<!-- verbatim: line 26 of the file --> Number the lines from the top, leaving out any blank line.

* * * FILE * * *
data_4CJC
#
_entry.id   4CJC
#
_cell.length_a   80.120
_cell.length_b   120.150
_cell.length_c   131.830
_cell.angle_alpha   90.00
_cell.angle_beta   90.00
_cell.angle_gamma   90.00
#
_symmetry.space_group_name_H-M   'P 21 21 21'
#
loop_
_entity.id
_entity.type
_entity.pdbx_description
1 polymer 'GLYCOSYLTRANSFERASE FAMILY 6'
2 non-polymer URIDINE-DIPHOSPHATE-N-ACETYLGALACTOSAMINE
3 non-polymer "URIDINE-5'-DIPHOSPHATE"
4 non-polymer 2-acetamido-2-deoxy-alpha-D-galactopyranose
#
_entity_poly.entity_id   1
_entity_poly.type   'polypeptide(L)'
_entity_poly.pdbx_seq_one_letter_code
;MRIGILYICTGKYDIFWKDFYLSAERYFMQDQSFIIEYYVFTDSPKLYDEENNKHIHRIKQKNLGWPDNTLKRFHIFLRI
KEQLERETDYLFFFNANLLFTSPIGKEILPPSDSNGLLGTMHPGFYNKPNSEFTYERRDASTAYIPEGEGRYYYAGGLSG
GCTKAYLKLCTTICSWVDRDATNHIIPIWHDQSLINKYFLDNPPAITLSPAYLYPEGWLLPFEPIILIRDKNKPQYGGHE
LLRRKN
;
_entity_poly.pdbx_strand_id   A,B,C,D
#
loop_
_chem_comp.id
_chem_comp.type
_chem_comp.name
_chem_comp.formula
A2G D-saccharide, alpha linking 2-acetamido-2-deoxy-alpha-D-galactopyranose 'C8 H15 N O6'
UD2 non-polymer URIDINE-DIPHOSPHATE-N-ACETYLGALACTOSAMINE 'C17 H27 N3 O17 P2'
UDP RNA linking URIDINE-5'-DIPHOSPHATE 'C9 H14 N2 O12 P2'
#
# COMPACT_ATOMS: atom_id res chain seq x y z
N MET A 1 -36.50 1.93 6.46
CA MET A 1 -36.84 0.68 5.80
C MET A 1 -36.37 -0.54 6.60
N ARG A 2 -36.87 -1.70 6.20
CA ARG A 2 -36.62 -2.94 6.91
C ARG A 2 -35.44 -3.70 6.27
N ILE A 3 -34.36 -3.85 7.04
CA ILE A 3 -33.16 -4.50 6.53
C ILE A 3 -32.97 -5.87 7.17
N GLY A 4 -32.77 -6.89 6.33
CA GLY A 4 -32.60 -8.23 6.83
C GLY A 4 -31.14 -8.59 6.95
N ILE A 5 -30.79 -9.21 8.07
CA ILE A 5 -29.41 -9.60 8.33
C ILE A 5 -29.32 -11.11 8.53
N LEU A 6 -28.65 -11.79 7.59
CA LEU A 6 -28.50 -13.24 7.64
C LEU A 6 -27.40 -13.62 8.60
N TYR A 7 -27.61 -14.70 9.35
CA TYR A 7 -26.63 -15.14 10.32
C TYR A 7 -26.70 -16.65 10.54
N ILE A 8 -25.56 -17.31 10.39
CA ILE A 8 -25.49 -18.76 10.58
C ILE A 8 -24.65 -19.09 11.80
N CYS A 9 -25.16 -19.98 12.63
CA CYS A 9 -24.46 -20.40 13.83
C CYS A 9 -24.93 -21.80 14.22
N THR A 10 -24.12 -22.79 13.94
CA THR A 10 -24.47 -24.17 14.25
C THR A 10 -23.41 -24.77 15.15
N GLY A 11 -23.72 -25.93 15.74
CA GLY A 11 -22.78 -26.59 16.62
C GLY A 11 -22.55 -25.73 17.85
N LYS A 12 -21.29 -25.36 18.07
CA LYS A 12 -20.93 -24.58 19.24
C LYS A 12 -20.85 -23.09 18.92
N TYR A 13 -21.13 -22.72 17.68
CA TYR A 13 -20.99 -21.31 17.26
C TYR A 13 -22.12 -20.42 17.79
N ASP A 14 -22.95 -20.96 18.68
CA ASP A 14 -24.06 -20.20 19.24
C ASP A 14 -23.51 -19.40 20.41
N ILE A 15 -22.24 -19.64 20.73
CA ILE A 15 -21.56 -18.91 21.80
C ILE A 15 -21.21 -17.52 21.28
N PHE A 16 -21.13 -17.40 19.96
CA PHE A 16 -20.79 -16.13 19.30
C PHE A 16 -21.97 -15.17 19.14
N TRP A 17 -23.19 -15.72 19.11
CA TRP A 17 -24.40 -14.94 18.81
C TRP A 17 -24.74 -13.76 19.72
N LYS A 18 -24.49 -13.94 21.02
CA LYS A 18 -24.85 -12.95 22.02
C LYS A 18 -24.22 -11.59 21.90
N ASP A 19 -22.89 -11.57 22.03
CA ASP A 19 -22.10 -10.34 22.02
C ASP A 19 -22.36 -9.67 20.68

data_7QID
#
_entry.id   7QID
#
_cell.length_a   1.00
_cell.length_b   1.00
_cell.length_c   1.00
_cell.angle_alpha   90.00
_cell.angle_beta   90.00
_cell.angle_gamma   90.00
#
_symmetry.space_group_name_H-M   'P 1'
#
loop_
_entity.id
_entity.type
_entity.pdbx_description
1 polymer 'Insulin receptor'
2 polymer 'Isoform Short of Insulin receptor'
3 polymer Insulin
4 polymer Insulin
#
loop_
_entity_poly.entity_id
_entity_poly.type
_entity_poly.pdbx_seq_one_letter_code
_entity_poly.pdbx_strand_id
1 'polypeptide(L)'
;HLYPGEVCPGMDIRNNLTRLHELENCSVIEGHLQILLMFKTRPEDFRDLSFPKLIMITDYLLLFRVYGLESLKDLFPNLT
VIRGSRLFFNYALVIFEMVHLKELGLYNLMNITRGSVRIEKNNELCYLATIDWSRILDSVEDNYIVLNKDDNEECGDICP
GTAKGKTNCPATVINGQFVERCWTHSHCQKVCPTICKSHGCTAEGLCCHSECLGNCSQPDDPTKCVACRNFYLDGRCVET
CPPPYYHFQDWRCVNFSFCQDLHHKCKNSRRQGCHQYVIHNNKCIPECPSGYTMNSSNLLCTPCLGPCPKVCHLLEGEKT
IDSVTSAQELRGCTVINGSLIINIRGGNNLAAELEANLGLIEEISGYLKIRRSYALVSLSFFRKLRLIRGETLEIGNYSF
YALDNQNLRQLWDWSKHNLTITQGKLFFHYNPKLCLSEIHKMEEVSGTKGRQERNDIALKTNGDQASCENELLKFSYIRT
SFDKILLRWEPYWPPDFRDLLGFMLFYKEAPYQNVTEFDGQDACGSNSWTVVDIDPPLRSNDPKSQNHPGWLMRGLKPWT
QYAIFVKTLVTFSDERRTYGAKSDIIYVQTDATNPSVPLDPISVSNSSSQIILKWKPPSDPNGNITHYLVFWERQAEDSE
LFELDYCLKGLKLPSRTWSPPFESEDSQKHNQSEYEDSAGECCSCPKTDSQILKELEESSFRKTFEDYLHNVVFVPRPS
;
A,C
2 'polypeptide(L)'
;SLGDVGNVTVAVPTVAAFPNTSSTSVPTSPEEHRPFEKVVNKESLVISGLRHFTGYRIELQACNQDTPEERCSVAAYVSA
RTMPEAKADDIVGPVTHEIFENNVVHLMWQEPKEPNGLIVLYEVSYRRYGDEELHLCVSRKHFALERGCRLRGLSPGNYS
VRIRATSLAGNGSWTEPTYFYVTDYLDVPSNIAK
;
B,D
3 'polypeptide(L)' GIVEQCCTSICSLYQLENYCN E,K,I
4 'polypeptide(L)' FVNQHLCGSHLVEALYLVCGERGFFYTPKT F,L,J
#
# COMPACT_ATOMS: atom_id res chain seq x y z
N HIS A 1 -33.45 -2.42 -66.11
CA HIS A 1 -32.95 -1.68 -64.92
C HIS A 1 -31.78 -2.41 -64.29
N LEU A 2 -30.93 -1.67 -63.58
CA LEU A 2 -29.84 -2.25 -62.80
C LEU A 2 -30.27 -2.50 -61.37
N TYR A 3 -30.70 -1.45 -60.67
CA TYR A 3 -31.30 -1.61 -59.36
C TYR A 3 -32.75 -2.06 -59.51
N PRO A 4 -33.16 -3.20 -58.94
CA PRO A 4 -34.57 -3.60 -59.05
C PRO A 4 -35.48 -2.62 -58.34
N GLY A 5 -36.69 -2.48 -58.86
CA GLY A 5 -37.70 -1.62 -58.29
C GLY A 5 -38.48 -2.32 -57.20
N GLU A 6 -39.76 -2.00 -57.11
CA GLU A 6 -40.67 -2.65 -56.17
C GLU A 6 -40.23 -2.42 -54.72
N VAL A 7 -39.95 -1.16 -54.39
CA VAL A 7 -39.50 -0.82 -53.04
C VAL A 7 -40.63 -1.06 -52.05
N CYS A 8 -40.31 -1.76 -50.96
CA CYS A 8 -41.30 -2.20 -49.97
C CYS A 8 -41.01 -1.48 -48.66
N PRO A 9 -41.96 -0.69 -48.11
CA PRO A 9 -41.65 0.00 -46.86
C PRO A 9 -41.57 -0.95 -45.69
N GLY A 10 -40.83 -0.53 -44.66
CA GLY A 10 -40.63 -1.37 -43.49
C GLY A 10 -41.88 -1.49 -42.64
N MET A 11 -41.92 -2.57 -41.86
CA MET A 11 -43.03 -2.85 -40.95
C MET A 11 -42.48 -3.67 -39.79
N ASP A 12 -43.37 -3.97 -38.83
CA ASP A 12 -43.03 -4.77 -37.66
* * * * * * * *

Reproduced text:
;MRIGILYICTGKYDIFWKDFYLSAERYFMQDQSFIIEYYVFTDSPKLYDEENNKHIHRIKQKNLGWPDNTLKRFHIFLRI